Superior Court Judge H. James Ellis this morning ordered Hsu held and ordered bail set at $2 million. Hsu had turned himself in after news accounts identified him as a fugitive.

Though brief, the jailing was a surprise because supervising Deputy Atty. Gen. Ronald D. Smetana and the attorney representing Hsu had agreed that Hsu could be freed on $1 million bail on the condition he surrender his passports and make all further court appearances.

But Ellis rejected that arrangement and ordered Hsu held.

Smetana said he expected to ask that Hsu serve some time in prison.

In 1992, Hsu agreed to serve three years, although that term could be modified if he makes full restitution, estimated at $1 million.

Only a week ago Hsu was in San Francisco raising money for Democratic politicians. But all that ended this week when the Wall Street Journal and Los Ange…

Another Taliban commander killed

Bill Roggio:

US and Afghan forces continue to strike hard at the Taliban's leaders in southern Afghanistan. The US Air Force killed Mullah Berader, a senior Taliban general and leader, after British and Afghan forces called in an air strike on Taliban fighters attempting to ambush their patrol in Helmand province. Afghanistan's Ministry of Defense has confirmed Berader's death in the fighting.Mullah Berader served on the Taliban Shura Majlis, or executive council, up until his death as well as served as a senior commander in southern Afghanistan. He was a senior general prior to the fall of the Taliban in Operation Enduring Freedom in 2001. Berader was said to have been close to Mullah Omar, the Taliban's spiritual leader. Berader is the fourth member of the Taliban Shura Majlis to have been killed or captured since December 2006....

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The success against the senior Taliban commander can be credited to the push into the Helmand River Valley, where the Taliban have esta…

Surrendercrats get Green Zone slimed? Oh my!

Don Surber:

The Washington Post headline caught the self-pity of a couple of antiwar congressmen: “Lawmakers Describe ‘Being Slimed in the Green Zone’ “If they were “slimed,” it was with their own words. As these congressmen visited Iraq, so they can go back home and declare the Surge is lost, someone circulated their past quotes.Democratic Congresswoman Ellen Tauscher of California had said: “Our forces are caught in the middle of an escalating sectarian conflict in Iraq, with no end in sight.”She dared to protest. She whined to the Washington Post: “This is beyond parsing. This is being slimed in the Green Zone.”Truth hurts. Is she saying she lied when she said: “Our forces are caught in the middle of an escalating sectarian conflict in Iraq, with no end in sight”? Is she saying she is ashamed that she said: “Our forces are caught in the middle of an escalating sectarian conflict in Iraq, with no end in sight”? Is she saying she was misquoted when she said: “Our forces are caught in …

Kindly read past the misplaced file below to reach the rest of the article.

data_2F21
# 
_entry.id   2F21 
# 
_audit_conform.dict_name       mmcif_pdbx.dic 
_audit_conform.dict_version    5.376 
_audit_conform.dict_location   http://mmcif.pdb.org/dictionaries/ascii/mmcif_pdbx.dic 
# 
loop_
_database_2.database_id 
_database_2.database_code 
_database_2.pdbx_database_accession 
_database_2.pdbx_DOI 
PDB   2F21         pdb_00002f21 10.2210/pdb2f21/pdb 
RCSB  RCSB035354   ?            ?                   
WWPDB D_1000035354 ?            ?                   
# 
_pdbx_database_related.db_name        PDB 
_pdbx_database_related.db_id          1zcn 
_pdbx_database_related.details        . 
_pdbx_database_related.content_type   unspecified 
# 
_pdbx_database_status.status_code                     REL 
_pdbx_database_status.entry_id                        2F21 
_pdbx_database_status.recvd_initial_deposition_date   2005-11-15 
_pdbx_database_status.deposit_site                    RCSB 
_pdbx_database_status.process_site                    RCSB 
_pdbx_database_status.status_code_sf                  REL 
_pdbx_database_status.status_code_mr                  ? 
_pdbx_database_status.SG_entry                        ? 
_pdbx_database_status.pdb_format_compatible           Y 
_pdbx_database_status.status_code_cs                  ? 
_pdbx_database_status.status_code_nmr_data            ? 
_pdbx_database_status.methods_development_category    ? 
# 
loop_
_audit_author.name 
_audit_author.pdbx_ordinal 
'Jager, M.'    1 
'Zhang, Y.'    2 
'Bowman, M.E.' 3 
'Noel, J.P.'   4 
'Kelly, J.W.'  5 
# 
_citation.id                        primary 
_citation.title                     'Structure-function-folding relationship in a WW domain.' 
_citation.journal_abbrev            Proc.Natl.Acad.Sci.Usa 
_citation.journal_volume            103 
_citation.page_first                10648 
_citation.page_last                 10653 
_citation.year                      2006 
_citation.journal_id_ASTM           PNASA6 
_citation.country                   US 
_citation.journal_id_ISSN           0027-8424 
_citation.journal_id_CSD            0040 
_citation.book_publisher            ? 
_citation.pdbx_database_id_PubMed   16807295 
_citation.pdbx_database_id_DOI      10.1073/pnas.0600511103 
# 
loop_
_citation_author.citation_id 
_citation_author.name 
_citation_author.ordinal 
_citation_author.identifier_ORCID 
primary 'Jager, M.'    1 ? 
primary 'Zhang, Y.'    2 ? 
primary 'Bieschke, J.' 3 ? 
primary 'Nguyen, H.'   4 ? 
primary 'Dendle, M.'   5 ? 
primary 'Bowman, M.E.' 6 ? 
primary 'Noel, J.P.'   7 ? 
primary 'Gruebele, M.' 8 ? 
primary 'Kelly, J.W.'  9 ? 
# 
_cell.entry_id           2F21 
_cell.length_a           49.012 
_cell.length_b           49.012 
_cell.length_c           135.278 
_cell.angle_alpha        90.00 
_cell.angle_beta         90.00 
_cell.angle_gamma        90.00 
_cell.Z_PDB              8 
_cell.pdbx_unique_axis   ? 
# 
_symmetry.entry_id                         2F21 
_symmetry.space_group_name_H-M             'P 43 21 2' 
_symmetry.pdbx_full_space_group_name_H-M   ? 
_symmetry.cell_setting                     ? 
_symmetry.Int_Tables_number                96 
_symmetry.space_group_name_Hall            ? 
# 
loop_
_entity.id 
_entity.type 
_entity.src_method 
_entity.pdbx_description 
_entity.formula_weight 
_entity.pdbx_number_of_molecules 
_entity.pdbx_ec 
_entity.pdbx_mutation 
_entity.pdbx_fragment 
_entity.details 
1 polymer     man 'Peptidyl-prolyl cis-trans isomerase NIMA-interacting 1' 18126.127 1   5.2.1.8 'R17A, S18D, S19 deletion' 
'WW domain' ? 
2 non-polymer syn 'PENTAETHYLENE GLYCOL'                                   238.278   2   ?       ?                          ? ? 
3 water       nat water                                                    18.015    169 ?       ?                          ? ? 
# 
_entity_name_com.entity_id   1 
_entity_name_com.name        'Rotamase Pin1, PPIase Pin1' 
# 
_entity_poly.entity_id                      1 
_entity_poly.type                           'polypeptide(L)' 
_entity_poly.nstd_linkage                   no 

The Taliban extortion scam nets $A2.46 million from South Korea?

The Australian:

SOUTH Korea paid $A2.46 million to Taliban extremists in Afghanistan to secure the release of 19 hostages. Citing unidentified sources in Afghanistan, a Japanese newspaper Asahi Shimbun said Afghan mediators persuaded South Korea's ambassador in Kabul that there was no other way to end the six-week kidnap ordeal.

"Two million dollars were paid to release all 19 people," an Afghan mediator was quoted as telling the influential Japanese daily.

The Asahi Shimbun said both a South Korean official and a Taliban spokesman contacted by the newspaper denied any payment.

The Taliban, who earlier killed two of the hostages, freed the 19 Christian aid workers this week after South Korea promised to withdraw its military from Afghanistan as planned and ban missionary groups from the Islamic country.

South Korean officials have not commented on whether a payment was made to any party to help secure the release.

Asked about the Asahi report, a presidential spokesman said to…

Who is Hsu?

Rick Moran takes a look at the mysterious Mr. Hsu and sees the possible latex gloved hand of the Peoples Army of China. That is something that the FBI should be exploring most ricki-tick.

The last time the Democrats were caught in such a scandal they used it as a pivot for campaign finance reform. I think that will be much more difficult for them this time. This is a Democrat scandal much like the campaign finance violations were in the 1996 campaign. I don't think McCain or Feingold will bail them out of this one.

And, it is not just Mr. Hsu who is a problem as Christopher Alleva points out in his post on the money donated to the Edwards' campaign in 2004. And don't forget George Soros' friends at ACT. When you put them all together, the aroma of Democrat campaign finance abuse becomes pretty strong. McCain and Feingold have to be really disappointed.

The LA Times is digging into Hsu's past. It describes the latex glove scam as a typical Ponzi scheme where ea…

House to house in Fallujah

Dymphna reviews House to House: an Epic Memoir of War by "former Staff Sergeant David Bellavia, an infantry fighter and survivor of the second offense against Fallujah in November, 2004. His time in that circle of Hell earned him the Silver Star and the Bronze, plus recommendations for the Distinguished Service Cross and the Medal of Honor."

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You hear about his shame early on and it prepares you for his eventual encounter in hand-to-hand combat with a mujahid in a house in Fallujah. This battle to the death, fought in total darkness, seems brutally eternal. You know he lives, obviously — you remind yourself that you’re reading his version of the story after all — but it doesn’t seem as though he could have survived this ordeal.